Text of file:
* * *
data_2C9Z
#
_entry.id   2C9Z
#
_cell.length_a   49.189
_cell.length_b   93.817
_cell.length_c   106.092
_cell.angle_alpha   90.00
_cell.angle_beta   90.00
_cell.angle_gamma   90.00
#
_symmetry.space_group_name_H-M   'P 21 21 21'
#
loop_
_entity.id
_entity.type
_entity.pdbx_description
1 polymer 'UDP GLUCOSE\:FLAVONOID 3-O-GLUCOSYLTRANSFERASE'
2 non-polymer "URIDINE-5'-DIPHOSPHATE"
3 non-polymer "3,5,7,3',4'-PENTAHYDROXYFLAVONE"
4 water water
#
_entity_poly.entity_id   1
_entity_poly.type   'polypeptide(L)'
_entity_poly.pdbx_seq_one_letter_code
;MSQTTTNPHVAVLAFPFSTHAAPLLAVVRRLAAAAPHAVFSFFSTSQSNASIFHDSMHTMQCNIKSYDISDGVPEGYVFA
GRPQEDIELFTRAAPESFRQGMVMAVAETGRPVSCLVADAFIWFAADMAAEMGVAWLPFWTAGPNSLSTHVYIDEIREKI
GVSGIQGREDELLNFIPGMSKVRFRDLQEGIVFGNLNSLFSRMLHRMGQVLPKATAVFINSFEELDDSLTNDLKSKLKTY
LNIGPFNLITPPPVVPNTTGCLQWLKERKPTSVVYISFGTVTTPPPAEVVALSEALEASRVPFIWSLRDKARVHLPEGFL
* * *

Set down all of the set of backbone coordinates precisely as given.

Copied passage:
data_2C9Z
#
_entry.id   2C9Z
#
_cell.length_a   49.189
_cell.length_b   93.817
_cell.length_c   106.092
_cell.angle_alpha   90.00
_cell.angle_beta   90.00
_cell.angle_gamma   90.00
#
_symmetry.space_group_name_H-M   'P 21 21 21'
#
loop_
_entity.id
_entity.type
_entity.pdbx_description
1 polymer 'UDP GLUCOSE\:FLAVONOID 3-O-GLUCOSYLTRANSFERASE'
2 non-polymer "URIDINE-5'-DIPHOSPHATE"
3 non-polymer "3,5,7,3',4'-PENTAHYDROXYFLAVONE"
4 water water
#
_entity_poly.entity_id   1
_entity_poly.type   'polypeptide(L)'
_entity_poly.pdbx_seq_one_letter_code
;MSQTTTNPHVAVLAFPFSTHAAPLLAVVRRLAAAAPHAVFSFFSTSQSNASIFHDSMHTMQCNIKSYDISDGVPEGYVFA
GRPQEDIELFTRAAPESFRQGMVMAVAETGRPVSCLVADAFIWFAADMAAEMGVAWLPFWTAGPNSLSTHVYIDEIREKI
GVSGIQGREDELLNFIPGMSKVRFRDLQEGIVFGNLNSLFSRMLHRMGQVLPKATAVFINSFEELDDSLTNDLKSKLKTY
LNIGPFNLITPPPVVPNTTGCLQWLKERKPTSVVYISFGTVTTPPPAEVVALSEALEASRVPFIWSLRDKARVHLPEGFL